Thursday, September 18, 2008
Classic card of the week
Elvis Grbac, 1998 Upper Deck
This is probably the most visually exciting and stimulating football card that I own. Many people believe that “high definition” was “invented” in like 2005, or something. But this card is proof that high definition dates back as far as 1998. Of course, the kinks weren’t all worked out, as far as background graphics are concerned. (That’s actually Ted Danson standing on the sidelines, though it’s hard to tell.) Regardless, it feels like Elvis Grbac is going to run right out of the front of this card! When he reaches the front of the card. In twenty minutes.
Really though. I don’t think I’ve ever seen a still shot that gave away how excruciatingly slow somebody was. And it’s not like I’m surprised that a 6’5” white man named Elvis wasn’t exactly a speed demon. But it looks like Elvis Grbac is running in quicksand, and that there’s an invisible belt around his waist that’s strapped to the goal post. If those feet in the background are attached to somebody, then Elvis Grbac is in trouble.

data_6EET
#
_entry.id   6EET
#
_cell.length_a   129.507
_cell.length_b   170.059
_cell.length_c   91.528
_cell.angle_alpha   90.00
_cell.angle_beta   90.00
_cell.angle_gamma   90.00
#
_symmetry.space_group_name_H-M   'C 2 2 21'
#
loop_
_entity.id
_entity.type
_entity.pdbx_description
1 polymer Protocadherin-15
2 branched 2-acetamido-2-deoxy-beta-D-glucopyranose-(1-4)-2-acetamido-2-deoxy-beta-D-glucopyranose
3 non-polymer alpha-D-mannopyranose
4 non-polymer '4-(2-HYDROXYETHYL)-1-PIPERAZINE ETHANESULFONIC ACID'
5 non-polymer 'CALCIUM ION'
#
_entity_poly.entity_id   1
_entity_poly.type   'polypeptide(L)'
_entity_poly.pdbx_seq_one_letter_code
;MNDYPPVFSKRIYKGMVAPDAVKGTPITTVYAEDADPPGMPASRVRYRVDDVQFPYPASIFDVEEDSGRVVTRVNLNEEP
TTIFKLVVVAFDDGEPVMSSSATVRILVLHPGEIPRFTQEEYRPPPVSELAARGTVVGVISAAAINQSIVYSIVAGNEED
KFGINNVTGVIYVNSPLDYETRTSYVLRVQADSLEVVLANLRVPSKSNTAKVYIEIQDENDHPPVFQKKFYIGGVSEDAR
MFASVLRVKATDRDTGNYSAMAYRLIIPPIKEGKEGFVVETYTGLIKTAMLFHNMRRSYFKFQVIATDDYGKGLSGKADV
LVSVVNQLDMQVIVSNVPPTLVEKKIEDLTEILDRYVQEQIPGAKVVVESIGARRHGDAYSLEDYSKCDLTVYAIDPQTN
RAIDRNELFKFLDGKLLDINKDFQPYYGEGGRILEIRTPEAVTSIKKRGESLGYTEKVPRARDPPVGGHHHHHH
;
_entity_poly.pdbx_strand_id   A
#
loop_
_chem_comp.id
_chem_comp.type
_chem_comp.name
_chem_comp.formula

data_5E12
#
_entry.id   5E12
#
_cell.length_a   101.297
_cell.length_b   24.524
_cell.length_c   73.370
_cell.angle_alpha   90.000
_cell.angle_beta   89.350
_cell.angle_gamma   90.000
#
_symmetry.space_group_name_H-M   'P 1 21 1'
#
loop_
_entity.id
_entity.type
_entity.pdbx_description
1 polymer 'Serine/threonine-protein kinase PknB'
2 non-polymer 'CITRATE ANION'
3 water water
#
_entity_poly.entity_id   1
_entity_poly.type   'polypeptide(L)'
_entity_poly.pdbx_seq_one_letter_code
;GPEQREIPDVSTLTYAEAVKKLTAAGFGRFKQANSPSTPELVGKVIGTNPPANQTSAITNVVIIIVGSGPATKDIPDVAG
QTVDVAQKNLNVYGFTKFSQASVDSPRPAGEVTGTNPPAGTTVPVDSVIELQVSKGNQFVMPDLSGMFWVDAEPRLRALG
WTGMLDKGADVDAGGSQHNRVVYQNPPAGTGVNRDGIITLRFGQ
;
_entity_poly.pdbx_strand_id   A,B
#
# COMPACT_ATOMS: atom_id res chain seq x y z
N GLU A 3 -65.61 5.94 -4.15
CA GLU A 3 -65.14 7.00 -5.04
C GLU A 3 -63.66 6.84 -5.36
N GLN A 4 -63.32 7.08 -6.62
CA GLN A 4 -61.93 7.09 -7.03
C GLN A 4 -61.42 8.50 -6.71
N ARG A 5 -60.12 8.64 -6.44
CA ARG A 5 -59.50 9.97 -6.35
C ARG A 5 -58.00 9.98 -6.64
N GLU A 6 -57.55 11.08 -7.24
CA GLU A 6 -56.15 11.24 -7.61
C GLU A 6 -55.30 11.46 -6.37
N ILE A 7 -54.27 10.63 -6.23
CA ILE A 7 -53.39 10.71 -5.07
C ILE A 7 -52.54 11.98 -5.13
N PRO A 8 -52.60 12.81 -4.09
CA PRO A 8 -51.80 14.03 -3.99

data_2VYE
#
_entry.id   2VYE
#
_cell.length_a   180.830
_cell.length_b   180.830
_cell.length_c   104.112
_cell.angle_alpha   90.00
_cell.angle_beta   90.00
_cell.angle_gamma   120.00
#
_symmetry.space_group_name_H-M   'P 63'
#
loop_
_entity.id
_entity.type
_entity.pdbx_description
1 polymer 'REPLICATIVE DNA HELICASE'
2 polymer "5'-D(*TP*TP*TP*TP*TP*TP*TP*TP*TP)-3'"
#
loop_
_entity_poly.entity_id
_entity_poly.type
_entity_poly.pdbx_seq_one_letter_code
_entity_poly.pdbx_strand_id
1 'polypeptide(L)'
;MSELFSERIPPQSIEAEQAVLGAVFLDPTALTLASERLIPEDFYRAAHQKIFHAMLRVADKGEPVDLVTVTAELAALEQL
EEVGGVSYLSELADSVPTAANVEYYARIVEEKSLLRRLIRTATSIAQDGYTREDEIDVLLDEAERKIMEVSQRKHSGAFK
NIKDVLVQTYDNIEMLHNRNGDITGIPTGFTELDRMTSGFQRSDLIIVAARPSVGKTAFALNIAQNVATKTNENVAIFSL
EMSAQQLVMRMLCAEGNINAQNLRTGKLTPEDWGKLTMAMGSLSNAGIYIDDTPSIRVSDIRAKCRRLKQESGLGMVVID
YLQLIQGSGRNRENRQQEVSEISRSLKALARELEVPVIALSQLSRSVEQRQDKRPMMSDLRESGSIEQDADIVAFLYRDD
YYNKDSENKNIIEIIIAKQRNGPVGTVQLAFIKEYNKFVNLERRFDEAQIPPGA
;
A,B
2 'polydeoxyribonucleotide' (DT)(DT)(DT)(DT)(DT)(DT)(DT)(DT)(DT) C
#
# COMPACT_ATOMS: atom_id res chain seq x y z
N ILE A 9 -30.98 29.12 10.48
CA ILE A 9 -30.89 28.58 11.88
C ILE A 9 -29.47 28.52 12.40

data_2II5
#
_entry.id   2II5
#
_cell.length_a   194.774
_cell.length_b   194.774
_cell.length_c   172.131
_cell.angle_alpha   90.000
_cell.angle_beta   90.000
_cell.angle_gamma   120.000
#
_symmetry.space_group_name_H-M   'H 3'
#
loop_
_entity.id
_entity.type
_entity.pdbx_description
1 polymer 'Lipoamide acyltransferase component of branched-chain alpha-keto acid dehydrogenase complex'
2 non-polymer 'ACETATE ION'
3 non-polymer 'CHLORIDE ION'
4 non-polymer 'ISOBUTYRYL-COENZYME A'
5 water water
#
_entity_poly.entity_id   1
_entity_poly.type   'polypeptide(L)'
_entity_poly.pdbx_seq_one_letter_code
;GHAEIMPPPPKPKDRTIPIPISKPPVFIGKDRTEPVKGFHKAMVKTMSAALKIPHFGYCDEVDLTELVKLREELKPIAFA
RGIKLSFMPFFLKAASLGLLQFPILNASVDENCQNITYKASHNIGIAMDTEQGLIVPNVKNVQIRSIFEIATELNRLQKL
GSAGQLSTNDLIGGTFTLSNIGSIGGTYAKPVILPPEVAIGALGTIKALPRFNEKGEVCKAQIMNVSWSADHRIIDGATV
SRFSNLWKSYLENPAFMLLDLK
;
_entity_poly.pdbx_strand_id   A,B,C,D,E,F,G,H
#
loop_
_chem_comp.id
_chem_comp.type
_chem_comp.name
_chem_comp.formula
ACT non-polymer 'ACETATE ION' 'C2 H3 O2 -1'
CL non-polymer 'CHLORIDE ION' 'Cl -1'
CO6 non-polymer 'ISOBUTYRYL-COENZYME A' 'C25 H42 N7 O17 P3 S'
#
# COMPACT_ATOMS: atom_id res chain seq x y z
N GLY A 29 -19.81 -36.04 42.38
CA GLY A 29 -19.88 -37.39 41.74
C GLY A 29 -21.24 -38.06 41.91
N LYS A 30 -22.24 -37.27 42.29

But even though Elvis Grbac wasn’t fast, he won ballgames. In fact, he was the winningest winner ever:
Grbac is 14-5 as a starter, good for the best winning percentage (73.7) among all active quarterbacks.
Geez. Talk about taking liberties with a statistic. (Even Grbac’s face on the back of the card expresses his displeasure.) The week after that stat was printed, Charlie Batch won his first game as starter for the Detroit Lions*, thus shattering Grbac’s active winning percentage record, and grabbing the title of Winny McWinnerson. Unfortunately, both quarterbacks would lose the rest of their games, forever.
Nevertheless, Grbac was able to distinguish himself in other ways. For example, he remains the only player in NFL -- and human -- history whose name was Elvis, and whose last name featured the letters g, r, and b consecutively. In addition to that, he made history at the 1993 NFL combine by becoming the only known player to eat a sandwich during his 40-yard dash.
Did you know?
According to Wikipedia, as it related to Grbac's tenure in Baltimore: When Grbac was injured midway through the season and replaced by Randall Cunningham, the crucial taunt "Elvis has left the building" was used. This marked the first known occasion that an NFL crowd was able to chant, in unison, an entire sentence, and also the first time a taunt was described as "crucial."
Did you know Part II?
Kid Rock and a well-trained orangutan write most Wikipedia posts.
*May or may not be true, did not have time or motivation to research